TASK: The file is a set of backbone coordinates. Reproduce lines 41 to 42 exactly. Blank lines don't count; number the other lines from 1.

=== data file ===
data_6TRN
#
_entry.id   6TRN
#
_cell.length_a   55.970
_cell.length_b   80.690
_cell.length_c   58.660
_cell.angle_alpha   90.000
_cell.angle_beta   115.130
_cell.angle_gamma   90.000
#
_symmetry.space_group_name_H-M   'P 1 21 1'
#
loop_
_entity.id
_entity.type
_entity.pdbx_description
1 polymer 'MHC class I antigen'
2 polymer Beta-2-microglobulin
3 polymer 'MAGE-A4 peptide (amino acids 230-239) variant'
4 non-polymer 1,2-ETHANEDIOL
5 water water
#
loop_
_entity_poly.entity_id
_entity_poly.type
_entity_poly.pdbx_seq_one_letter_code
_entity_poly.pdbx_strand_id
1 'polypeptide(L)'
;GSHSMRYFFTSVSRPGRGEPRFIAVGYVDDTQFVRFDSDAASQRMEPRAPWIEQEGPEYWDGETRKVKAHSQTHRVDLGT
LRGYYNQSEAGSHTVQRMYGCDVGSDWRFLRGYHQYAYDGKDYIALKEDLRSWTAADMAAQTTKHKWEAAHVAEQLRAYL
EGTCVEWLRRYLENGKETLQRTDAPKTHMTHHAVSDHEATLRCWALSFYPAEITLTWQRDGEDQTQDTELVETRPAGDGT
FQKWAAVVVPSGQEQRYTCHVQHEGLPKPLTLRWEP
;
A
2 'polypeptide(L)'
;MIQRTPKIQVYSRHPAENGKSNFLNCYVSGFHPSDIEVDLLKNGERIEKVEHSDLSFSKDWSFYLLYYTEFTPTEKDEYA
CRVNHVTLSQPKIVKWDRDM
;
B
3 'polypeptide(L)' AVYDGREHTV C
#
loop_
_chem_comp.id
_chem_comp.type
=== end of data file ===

3 'polypeptide(L)' AVYDGREHTV C
#